Family-centered nutrition influences diet behaviors for children with autism

Lifestyle

Adapting family-centered nutrition programs can positively influence diet behaviors in children with autism, according to a new study in the Journal of Nutrition Education and Behavior.

Autism spectrum disorder (ASD) is one of the most common developmental disabilities in children. Because many children with autism battle with obesity, researchers evaluated the adaptation and implementation of an existing, evidence-based nutrition program for children with autism and their parents.

“Historically, children with autism have been excluded from this type of programming often designed for neurotypical kids. We know that children with autism face greater challenges. One of these challenges is that they often have two to five times the rate of obesity than other kids. So, we wanted to help this population that often lacks these specialized resources,” said Brenda Manzanarez, MS, RD, The Diabetes and Obesity Program, Center for Endocrinology, Diabetes and Metabolism, Department of Pediatrics, Children’s Hospital Los Angeles, Los Angeles, CA, U.S..

Children aged 7−12 years with autism and their parents participated in six weekly, 90-minute classes attended by the whole family as part of the Kids N Fitness program developed at Children’s Hospital Los Angeles. Each class was structured around four core elements: (1) family-centered nutrition education; (2) parent support; (3) physical activity; and (4) goal setting.

“We had trained staff that delivered the curriculum along with applied behavior analyst therapists who provided support and feedback on how we could improve the curriculum. At the end of the sessions, we found it challenging to keep up the retention of families, with about 26% completing the program. Interestingly, we found that those who did complete the entire program did have 100% attendance,” Manzanarez continued. “The families voiced that they liked the program and seeing changes in their kids like improving their eating habits, being more positive, and engaging in exercise as a form of movement.”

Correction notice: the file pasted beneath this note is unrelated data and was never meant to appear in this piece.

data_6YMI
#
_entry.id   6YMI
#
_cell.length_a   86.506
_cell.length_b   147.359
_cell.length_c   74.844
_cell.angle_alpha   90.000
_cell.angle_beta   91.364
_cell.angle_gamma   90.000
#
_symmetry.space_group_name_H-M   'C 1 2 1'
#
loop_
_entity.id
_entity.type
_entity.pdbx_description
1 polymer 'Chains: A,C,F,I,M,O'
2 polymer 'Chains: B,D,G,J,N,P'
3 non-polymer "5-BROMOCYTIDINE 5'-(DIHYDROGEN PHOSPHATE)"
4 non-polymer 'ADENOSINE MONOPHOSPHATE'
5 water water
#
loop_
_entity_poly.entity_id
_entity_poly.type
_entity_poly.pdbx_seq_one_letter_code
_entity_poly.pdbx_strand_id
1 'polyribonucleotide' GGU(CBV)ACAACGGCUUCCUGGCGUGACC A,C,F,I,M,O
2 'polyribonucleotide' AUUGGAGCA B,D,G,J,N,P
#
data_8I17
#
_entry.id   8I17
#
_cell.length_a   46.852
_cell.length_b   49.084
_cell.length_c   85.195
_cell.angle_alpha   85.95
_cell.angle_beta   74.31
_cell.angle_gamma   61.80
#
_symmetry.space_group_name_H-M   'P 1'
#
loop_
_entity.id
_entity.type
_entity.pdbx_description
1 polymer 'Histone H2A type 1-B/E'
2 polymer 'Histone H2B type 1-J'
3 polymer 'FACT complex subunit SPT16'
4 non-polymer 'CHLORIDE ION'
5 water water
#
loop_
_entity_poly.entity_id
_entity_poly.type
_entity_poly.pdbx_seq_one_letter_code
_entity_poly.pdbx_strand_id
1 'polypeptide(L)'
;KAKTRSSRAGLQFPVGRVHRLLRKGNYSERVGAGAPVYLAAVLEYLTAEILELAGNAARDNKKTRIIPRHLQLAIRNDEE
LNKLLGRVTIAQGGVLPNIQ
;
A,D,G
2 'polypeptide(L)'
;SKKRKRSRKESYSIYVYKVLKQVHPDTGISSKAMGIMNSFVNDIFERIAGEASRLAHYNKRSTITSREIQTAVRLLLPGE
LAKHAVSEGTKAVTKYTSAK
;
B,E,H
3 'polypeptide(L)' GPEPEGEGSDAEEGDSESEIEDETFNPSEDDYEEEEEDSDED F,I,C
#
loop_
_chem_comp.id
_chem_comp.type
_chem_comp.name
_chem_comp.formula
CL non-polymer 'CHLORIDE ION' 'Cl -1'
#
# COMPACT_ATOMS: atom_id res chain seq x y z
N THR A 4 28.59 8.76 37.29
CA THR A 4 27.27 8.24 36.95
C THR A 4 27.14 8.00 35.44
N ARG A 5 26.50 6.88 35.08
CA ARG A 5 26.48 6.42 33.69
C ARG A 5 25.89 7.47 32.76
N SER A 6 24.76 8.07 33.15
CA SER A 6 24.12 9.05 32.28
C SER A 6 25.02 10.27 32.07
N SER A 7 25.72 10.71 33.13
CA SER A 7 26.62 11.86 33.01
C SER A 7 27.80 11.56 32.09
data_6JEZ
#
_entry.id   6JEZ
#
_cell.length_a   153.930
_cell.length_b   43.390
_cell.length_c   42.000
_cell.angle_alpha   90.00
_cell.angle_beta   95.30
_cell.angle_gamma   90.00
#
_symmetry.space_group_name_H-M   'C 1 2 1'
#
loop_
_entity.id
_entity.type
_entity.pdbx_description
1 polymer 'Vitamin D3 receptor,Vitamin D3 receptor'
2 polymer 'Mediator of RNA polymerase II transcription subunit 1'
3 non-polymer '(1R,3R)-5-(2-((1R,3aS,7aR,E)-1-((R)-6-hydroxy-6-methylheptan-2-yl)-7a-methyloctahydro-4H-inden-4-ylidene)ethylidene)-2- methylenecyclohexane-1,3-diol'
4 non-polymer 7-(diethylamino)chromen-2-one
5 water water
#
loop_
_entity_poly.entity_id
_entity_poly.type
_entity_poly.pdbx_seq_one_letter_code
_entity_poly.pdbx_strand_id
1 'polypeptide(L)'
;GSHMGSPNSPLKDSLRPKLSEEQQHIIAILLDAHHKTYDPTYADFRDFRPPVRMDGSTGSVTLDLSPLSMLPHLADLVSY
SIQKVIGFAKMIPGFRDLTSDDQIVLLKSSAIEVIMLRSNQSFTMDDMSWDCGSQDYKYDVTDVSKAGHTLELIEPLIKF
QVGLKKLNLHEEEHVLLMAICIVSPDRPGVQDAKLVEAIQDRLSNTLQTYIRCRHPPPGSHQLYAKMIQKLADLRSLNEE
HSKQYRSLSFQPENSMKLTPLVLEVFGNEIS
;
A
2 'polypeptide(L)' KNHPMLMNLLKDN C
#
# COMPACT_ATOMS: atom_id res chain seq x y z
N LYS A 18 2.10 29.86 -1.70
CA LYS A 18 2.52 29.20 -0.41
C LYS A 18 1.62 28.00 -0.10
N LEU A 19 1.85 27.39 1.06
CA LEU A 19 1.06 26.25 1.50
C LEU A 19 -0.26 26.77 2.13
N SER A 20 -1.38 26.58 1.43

Families reported valuing the opportunity to ask questions and share successful experiences and approaches to increase their child’s healthy food repertoire. On completing participation in the pilot, families reported their children to be more willing to try new foods, proactively added colorful foods to their plate during mealtimes, and expressed greater interest in exercise. In addition, the curriculum seemed to resonate with child participants, as documented by both staff and parents, who noted that children recalled main messages from prior weeks’ lessons.

The increasing prevalence of ASD and childhood obesity merits innovative interventions involving the whole family. Family-based community programs that address problematic mealtime behaviors and provide family-centered nutrition education may prove an important adjunct or alternative to more time a resource-intensive one-on-one interventions, such as traditional feeding therapies. As children with ASD are often excluded from traditional learning settings, findings from this pilot can contribute to the development of evidence-based practices of community-based nutrition interventions for children with ASD and their families.